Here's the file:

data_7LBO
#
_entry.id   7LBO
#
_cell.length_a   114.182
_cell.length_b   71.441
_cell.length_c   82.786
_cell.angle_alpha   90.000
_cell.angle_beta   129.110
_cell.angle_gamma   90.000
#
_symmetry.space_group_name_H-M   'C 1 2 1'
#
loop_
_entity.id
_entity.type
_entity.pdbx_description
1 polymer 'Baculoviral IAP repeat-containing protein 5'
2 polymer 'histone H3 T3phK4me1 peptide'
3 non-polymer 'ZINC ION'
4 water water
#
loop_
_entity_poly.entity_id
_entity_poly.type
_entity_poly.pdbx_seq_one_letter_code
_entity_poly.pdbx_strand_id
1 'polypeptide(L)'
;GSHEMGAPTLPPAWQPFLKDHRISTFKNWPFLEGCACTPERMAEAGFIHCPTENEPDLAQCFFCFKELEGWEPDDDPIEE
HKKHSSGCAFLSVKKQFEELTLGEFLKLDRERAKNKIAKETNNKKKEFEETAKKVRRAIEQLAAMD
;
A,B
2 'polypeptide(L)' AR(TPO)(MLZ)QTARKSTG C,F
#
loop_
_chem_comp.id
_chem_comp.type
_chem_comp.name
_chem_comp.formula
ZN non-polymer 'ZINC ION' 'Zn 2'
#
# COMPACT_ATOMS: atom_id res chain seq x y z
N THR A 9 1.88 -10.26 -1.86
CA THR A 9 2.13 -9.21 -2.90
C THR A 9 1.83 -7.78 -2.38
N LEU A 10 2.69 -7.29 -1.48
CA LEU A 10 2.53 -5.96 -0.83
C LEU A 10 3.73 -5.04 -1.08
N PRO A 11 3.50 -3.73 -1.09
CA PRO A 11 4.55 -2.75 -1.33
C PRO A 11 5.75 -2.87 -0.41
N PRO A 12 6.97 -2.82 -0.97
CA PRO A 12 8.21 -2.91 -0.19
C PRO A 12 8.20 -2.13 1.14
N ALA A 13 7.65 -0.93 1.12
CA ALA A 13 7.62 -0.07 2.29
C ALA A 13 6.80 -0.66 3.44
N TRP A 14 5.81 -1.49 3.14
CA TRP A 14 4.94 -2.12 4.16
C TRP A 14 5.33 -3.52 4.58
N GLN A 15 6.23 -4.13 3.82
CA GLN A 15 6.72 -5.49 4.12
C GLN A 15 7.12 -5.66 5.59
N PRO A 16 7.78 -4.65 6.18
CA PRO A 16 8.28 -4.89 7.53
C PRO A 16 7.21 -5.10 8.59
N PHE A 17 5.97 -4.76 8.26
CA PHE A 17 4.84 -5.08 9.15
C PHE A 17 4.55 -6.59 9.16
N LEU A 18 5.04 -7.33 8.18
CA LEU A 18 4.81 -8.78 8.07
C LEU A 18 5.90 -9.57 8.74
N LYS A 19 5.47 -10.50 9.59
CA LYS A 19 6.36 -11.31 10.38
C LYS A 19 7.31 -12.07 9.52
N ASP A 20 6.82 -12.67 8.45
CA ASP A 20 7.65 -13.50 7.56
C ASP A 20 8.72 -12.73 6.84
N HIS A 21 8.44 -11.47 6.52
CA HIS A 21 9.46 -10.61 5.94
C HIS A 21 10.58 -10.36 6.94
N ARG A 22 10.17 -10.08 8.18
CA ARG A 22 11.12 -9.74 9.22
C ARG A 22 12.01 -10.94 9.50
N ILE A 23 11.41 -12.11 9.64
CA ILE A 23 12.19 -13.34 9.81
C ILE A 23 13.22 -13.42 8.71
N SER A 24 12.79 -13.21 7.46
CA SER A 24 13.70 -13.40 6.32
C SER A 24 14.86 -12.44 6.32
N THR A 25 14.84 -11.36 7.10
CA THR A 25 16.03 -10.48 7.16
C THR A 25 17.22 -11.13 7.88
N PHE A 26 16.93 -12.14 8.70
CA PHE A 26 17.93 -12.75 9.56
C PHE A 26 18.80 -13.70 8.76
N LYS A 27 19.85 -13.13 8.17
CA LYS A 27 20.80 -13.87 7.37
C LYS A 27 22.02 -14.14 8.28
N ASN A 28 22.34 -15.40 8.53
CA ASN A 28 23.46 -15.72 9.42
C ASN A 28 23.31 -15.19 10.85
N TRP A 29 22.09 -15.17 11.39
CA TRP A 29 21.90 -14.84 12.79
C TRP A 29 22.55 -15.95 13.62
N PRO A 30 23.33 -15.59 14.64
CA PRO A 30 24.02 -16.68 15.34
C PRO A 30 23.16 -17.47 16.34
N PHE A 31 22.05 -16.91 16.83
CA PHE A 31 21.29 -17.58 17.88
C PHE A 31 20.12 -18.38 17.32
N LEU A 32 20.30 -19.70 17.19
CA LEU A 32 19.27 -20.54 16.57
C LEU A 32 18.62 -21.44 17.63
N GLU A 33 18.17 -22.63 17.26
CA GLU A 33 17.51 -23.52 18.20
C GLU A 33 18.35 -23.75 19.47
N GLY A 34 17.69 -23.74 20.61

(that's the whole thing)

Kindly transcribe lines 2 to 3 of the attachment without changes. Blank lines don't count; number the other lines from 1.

#
_entry.id   7LBO